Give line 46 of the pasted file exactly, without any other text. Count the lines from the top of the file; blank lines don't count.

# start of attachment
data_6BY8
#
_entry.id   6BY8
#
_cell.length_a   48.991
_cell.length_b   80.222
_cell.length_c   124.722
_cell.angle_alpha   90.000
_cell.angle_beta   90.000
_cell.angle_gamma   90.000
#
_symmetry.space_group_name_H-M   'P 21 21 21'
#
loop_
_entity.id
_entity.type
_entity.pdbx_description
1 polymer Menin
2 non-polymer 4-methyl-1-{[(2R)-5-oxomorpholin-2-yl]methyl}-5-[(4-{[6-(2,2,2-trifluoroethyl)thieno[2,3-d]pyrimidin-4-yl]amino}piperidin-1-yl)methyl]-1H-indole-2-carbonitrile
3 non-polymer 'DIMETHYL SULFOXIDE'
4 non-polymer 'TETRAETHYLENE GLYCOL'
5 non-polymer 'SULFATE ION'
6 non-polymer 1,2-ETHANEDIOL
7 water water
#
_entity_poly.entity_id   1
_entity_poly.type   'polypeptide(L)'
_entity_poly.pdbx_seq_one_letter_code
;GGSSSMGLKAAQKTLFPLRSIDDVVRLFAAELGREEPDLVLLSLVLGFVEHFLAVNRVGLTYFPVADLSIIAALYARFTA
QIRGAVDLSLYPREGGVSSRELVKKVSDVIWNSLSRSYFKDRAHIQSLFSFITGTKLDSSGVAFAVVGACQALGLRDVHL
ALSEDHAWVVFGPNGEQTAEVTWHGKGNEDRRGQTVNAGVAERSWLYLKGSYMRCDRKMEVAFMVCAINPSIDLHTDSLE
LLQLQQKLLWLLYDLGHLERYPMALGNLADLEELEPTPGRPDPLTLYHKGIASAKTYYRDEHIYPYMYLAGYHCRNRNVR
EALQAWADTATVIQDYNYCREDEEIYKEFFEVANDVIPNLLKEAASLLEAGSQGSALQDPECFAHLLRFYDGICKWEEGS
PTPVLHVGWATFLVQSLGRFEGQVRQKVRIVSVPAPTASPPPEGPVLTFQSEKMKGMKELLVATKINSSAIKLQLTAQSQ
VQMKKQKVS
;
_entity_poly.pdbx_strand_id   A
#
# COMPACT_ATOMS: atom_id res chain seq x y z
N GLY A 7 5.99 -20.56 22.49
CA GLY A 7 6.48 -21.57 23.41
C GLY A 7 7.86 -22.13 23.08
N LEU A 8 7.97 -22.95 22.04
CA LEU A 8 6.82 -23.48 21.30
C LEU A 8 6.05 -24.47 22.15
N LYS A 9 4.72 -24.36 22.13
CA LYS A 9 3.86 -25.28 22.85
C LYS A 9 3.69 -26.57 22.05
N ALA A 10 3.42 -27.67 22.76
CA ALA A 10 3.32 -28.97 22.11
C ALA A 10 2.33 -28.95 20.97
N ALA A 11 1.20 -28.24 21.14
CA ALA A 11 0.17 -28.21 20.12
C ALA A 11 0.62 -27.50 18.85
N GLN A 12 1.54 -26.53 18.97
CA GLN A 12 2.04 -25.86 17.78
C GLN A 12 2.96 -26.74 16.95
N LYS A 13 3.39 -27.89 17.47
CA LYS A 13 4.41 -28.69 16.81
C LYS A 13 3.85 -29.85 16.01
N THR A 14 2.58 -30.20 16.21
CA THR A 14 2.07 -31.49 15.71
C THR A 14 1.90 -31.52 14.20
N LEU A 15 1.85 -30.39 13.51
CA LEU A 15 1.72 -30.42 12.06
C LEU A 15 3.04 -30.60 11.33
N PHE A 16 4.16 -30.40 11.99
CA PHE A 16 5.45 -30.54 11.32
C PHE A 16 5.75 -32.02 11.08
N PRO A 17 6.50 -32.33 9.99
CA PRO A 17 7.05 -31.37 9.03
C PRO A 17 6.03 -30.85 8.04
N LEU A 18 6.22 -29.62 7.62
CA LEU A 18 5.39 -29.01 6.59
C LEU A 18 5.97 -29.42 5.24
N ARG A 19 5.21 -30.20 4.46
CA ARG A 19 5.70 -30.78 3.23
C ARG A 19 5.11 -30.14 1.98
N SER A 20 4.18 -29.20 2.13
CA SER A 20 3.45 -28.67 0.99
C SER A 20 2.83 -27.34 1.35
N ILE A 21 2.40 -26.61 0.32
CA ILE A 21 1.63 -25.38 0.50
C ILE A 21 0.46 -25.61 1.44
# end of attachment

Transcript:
N LYS A 9 4.72 -24.36 22.13